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What are the possible complications of Pelvic Inflammatory Disease?

PID infections can cause scarring of the pelvic organs. This can lead to:

  • Long-term (chronic) pelvic pain
  • Ectopic pregnancy
  • Infertility
  • Tubo-ovarian abscess

If you have a serious infection that does not improve with antibiotics, you may need surgery.

When should I contact a medical professional for Pelvic Inflammatory Disease?

Call your provider if:

  • You have symptoms of PID.
  • You think you have been exposed to an STI.
  • Treatment for a current STI does not seem to be working.
How do I prevent Pelvic Inflammatory Disease?

Get prompt treatment for STIs.

You can help prevent PID by practicing safer sex.

  • The only absolute way to prevent an STI is to not have sex (abstinence).
  • You can reduce your risk by having a sexual relationship with only one person. This is called being monogamous.
  • Your risk will also be reduced if you and your sexual partners get tested for STIs before starting a sexual relationship.
  • Using a condom every time you have sex also reduces your risk.

Here is how you can reduce your risk for PID:

  • Get regular STI screening tests.
  • If you are a new couple, get tested before starting to have sex. Testing can detect infections that are not causing symptoms.
  • If you are a sexually active woman age 24 or younger, get screened each year for chlamydia and gonorrhea.
  • All women with new sexual partners or multiple partners should also be screened.
Pelvic laparoscopy
Female reproductive anatomy
What are the latest Pelvic Inflammatory Disease Clinical Trials?
Comparison of the Diagnostic Accuracy of Hysterosalpingo-lidocaine-foam Sonography Versus Hysterosalpingography in Tubal Patency Assessment to the Gold Standard of Laparoscopy and Dye Testing

Summary: This is a cross-sectional study that compares the diagnostic accuracy of Hysterosalpingo-lidocaine-foam sonography combined with power doppler (HyLiFoSy-PD) in the assessment of tubal patency, with the diagnostic accuracy of hysterosalpingogram (HSG), and to the gold standard of laparoscopy and dye testing.

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Prevention of Diseases Induced by Chlamydia Trachomatis

Summary: The main objective of the study is to determine whether early screening and treating young women (<25 years of age) for genital Chlamydia Trachomatis (Ct) infection reduces the cumulative incidence of pelvic inflammatory disease (PID) over 24 months. As secondary objectives, the study aims To determine the baseline prevalence and the incidence of Ct infection; To improve knowledge on natural histo...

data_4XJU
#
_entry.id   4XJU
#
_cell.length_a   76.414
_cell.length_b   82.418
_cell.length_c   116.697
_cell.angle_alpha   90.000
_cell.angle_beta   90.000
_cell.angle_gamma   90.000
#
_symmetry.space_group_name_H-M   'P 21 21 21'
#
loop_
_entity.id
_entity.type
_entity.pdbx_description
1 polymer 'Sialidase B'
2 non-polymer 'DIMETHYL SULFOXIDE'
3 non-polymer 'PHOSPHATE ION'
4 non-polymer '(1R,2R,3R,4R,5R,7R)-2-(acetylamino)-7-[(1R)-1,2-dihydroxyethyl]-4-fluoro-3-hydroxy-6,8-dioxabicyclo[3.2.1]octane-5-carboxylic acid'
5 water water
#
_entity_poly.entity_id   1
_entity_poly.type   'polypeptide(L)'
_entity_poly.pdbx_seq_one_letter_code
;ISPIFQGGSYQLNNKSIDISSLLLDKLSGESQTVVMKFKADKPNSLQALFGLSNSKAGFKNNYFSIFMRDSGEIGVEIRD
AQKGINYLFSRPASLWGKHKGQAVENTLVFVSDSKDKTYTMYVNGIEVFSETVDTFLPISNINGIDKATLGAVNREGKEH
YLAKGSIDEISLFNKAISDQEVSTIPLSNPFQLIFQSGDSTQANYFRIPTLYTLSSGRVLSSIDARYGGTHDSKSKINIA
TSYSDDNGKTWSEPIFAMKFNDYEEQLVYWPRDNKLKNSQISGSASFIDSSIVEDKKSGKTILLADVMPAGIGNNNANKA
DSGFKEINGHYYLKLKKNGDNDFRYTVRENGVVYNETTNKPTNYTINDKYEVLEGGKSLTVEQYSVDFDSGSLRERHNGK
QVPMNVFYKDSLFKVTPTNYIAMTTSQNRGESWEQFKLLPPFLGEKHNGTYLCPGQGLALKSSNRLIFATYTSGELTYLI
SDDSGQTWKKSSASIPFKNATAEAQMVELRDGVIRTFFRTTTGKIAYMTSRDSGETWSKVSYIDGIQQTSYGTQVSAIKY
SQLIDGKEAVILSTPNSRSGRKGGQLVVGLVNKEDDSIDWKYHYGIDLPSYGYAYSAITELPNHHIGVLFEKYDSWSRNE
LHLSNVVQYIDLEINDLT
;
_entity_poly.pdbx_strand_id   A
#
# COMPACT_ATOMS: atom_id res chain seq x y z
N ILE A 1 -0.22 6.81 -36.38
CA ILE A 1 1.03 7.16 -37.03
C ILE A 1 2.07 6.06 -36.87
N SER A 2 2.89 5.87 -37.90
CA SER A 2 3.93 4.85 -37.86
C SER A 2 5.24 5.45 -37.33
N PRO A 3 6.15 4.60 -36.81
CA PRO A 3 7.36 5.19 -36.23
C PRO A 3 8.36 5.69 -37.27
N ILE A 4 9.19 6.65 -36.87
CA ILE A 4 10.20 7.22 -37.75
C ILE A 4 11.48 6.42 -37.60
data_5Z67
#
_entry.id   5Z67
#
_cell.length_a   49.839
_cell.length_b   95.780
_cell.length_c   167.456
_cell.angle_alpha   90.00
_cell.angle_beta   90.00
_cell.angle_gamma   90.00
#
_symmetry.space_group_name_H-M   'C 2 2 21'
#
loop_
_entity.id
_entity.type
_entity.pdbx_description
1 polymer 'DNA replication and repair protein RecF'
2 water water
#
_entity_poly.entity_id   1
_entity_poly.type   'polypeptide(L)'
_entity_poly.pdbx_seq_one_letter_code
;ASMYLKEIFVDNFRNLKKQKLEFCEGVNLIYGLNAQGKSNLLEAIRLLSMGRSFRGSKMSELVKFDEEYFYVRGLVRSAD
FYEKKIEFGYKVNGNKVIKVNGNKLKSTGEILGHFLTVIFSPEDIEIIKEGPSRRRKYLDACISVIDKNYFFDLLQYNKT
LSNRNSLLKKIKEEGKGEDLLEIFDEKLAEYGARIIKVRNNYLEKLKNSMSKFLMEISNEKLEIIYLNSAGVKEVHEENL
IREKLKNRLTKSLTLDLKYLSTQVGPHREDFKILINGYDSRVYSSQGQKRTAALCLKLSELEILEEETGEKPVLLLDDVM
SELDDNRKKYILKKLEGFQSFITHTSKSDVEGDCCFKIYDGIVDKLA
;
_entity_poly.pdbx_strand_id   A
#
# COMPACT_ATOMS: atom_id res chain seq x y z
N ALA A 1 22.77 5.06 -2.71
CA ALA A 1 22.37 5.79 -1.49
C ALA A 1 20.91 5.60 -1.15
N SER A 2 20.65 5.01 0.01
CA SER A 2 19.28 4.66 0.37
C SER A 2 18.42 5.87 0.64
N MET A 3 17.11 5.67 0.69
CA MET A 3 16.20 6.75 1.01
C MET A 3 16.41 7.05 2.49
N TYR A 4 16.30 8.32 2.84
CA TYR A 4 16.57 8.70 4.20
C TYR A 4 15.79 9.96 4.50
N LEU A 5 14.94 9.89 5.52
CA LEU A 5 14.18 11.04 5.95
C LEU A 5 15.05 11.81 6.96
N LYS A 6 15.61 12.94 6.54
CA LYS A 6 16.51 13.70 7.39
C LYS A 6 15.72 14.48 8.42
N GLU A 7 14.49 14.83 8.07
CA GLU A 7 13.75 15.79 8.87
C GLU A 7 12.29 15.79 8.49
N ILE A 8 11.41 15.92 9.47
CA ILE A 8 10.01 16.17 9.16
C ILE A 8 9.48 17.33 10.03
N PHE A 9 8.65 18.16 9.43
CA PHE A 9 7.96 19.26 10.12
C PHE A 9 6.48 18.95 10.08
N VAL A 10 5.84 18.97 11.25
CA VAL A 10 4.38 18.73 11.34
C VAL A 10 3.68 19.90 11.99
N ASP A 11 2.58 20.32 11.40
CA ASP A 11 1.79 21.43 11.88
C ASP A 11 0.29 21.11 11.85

What are the Latest Advances for Pelvic Inflammatory Disease?
Primary ovarian abscess in virginal young woman with huge endometriosis cyst: A case report.
Pre-Caesarean Section Vaginal Preparation with Chlorhexidine Solution in Preventing Puerperal Infectious Morbidities: A Randomized Controlled Trial.
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Chlamydial and Gonococcal Infections: Screening, Diagnosis, and Treatment.
Who are the sources who wrote this article ?

Published Date: July 13, 2021
Published By: John D. Jacobson, MD, Department of Obstetrics and Gynecology, Loma Linda University School of Medicine, Loma Linda, CA. Also reviewed by David Zieve, MD, MHA, Medical Director, Brenda Conaway, Editorial Director, and the A.D.A.M. Editorial team.

What are the references for this article ?

Centers for Disease Control and Prevention website. Sexually transmitted infections treatment guidelines, 2021. www.cdc.gov/std/treatment-guidelines/default.htm. Updated July 22, 2021. Accessed August 31, 2021.

Lipsky AM, Hart D. Acute pelvic pain. In: Walls RM, Hockberger RS, Gausche-Hill M, eds. Rosen's Emergency Medicine: Concepts and Clinical Practice. 9th ed. Philadelphia, PA: Elsevier; 2018:chap 30.

McKinzie J. Sexually transmitted diseases. In: Walls RM, Hockberger RS, Gausche-Hill M, eds. Rosen's Emergency Medicine: Concepts and Clinical Practice. 9th ed. Philadelphia, PA: Elsevier; 2018:chap 88.

Prescott LS, Yunker AC, Alvarez R. Gynecologic surgery. In: Townsend CM Jr, Beauchamp RD, Evers BM, Mattox KL, eds. Sabiston Textbook of Surgery. 21st ed. St Louis, MO: Elsevier; 2022:chap 71.